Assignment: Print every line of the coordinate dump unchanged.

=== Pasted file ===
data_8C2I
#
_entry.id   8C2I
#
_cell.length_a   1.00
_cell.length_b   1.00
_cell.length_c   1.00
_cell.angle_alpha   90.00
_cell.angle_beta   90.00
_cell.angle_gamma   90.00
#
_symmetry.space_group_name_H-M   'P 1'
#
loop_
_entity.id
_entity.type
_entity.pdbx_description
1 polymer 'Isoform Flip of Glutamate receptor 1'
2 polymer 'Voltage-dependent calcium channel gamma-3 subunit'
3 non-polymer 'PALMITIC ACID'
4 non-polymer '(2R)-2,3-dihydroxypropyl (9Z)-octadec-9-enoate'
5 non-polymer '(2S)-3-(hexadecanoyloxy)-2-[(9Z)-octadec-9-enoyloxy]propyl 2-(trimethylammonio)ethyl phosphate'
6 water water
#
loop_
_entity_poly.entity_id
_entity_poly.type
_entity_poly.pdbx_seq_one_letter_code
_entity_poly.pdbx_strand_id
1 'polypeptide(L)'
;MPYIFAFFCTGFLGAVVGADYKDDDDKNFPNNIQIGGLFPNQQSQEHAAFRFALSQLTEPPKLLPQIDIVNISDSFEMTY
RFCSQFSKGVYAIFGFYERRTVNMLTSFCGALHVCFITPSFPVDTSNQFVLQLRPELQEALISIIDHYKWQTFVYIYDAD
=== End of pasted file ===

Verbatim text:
data_8C2I
#
_entry.id   8C2I
#
_cell.length_a   1.00
_cell.length_b   1.00
_cell.length_c   1.00
_cell.angle_alpha   90.00
_cell.angle_beta   90.00
_cell.angle_gamma   90.00
#
_symmetry.space_group_name_H-M   'P 1'
#
loop_
_entity.id
_entity.type
_entity.pdbx_description
1 polymer 'Isoform Flip of Glutamate receptor 1'
2 polymer 'Voltage-dependent calcium channel gamma-3 subunit'
3 non-polymer 'PALMITIC ACID'
4 non-polymer '(2R)-2,3-dihydroxypropyl (9Z)-octadec-9-enoate'
5 non-polymer '(2S)-3-(hexadecanoyloxy)-2-[(9Z)-octadec-9-enoyloxy]propyl 2-(trimethylammonio)ethyl phosphate'
6 water water
#
loop_
_entity_poly.entity_id
_entity_poly.type
_entity_poly.pdbx_seq_one_letter_code
_entity_poly.pdbx_strand_id
1 'polypeptide(L)'
;MPYIFAFFCTGFLGAVVGADYKDDDDKNFPNNIQIGGLFPNQQSQEHAAFRFALSQLTEPPKLLPQIDIVNISDSFEMTY
RFCSQFSKGVYAIFGFYERRTVNMLTSFCGALHVCFITPSFPVDTSNQFVLQLRPELQEALISIIDHYKWQTFVYIYDAD